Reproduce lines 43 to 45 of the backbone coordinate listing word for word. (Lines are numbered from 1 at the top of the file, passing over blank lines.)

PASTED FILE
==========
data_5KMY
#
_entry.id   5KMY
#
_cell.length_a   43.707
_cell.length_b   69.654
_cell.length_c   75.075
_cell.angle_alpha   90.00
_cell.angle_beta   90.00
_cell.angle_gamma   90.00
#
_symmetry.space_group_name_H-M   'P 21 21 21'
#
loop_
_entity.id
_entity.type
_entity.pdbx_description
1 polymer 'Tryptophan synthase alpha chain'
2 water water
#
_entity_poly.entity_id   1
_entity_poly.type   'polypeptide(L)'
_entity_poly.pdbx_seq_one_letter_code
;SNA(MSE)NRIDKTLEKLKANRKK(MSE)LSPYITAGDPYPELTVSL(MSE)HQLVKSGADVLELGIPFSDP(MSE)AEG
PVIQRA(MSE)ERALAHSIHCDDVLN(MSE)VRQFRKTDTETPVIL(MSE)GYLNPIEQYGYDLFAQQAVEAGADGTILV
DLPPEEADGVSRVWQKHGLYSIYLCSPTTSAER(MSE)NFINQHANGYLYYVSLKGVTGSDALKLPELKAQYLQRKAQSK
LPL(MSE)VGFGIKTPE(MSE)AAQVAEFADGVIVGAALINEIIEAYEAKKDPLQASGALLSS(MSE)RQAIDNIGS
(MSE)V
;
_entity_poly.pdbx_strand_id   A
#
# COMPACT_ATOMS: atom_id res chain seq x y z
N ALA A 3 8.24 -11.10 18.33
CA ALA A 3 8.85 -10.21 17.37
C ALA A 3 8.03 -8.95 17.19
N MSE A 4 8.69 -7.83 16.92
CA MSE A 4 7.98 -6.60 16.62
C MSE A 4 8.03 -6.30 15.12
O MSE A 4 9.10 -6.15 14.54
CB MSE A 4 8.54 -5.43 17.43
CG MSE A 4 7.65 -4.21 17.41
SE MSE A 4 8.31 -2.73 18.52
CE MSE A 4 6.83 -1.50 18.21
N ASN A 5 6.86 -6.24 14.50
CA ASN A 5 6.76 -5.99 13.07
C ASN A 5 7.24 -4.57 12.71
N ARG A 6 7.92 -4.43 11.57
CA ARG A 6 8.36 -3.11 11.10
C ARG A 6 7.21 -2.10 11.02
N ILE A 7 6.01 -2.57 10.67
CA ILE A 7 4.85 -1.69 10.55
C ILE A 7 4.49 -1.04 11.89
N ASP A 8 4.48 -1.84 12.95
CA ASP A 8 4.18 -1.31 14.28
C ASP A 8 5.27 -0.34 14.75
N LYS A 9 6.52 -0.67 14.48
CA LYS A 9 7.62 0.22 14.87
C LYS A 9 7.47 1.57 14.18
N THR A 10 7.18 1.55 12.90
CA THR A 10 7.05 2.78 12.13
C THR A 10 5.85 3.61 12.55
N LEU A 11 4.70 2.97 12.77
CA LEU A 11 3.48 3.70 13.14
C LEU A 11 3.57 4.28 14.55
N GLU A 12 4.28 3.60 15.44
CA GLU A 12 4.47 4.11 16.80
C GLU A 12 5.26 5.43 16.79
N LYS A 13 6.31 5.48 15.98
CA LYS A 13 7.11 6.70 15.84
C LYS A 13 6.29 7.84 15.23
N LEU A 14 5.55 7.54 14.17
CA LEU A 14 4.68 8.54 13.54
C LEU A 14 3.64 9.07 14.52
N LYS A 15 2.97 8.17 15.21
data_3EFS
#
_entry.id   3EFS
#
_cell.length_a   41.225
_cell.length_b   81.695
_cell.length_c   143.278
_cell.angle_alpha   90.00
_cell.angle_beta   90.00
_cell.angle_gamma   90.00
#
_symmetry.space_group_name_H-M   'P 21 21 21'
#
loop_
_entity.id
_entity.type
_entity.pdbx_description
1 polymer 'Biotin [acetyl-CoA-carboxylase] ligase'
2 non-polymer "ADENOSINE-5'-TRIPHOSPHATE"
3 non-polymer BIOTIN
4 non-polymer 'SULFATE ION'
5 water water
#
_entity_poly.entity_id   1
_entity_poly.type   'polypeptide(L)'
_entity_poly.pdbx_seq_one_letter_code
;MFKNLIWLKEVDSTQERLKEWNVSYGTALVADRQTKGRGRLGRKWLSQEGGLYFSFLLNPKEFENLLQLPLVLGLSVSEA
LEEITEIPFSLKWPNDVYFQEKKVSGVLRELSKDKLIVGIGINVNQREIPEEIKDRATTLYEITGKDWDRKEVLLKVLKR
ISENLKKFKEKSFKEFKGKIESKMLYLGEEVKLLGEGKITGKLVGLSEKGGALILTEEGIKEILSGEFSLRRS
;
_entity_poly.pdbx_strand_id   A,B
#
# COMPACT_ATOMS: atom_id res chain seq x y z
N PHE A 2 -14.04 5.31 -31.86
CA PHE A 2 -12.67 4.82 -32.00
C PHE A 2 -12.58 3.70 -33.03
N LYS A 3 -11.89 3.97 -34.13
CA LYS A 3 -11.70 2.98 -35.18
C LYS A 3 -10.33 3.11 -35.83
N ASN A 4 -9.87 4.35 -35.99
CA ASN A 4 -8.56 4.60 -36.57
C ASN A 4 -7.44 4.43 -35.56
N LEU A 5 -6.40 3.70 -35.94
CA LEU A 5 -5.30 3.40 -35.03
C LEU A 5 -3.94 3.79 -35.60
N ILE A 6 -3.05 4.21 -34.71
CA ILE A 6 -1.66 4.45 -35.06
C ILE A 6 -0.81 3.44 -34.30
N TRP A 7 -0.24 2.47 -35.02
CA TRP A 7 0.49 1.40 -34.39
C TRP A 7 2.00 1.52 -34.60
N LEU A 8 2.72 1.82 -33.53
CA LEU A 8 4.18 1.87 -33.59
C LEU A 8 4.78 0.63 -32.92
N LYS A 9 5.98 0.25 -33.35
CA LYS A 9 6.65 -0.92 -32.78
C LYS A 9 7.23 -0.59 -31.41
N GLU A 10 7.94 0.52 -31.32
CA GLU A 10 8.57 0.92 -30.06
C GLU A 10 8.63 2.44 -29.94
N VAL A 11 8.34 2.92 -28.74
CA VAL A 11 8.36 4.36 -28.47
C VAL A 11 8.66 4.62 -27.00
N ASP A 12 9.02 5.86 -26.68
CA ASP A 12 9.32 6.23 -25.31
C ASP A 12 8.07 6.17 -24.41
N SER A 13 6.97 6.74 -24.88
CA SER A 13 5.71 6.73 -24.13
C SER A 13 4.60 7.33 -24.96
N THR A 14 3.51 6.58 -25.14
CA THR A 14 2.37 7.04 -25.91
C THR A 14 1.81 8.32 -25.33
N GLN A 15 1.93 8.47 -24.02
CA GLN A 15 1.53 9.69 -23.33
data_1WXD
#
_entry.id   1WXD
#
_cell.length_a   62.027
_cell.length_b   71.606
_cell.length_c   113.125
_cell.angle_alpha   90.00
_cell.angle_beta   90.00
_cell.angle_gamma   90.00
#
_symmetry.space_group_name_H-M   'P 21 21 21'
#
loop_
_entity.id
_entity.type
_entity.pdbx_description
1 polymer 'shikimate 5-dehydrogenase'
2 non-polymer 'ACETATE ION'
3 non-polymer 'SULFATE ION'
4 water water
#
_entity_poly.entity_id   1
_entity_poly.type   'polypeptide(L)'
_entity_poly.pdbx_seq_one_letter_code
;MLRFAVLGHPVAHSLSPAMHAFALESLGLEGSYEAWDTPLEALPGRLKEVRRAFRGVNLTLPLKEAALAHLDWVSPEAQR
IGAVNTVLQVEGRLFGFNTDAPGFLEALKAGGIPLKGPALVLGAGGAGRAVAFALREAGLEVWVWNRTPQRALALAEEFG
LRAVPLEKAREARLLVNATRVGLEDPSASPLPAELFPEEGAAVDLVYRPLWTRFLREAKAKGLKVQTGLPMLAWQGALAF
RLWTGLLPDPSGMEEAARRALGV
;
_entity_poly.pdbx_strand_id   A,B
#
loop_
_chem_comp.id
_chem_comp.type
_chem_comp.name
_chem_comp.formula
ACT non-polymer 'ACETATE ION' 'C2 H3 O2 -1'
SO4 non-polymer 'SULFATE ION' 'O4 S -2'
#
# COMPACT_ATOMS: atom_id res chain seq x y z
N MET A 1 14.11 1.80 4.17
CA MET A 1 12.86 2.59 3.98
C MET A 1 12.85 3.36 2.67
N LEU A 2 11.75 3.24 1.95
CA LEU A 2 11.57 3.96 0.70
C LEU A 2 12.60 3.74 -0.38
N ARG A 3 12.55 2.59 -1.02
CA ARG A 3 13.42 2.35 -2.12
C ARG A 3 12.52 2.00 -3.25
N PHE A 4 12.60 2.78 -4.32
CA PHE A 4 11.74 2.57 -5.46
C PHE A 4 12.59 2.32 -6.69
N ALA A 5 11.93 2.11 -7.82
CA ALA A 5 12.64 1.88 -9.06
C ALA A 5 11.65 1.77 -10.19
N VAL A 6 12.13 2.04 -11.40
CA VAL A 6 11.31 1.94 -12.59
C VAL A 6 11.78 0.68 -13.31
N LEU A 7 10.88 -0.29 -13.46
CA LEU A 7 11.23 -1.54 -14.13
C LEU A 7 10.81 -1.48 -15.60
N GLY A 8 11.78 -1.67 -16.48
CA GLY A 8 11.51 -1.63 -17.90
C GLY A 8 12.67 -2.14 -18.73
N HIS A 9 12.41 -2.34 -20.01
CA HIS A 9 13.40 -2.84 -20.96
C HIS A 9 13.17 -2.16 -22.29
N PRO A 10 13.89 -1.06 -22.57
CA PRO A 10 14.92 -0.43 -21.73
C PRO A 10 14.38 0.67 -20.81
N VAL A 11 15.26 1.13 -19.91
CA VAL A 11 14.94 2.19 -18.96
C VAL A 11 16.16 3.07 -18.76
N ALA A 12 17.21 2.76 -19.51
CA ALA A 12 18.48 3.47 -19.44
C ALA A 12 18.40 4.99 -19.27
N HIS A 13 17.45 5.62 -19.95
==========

CE MSE A 4 6.83 -1.50 18.21
N ASN A 5 6.86 -6.24 14.50
CA ASN A 5 6.76 -5.99 13.07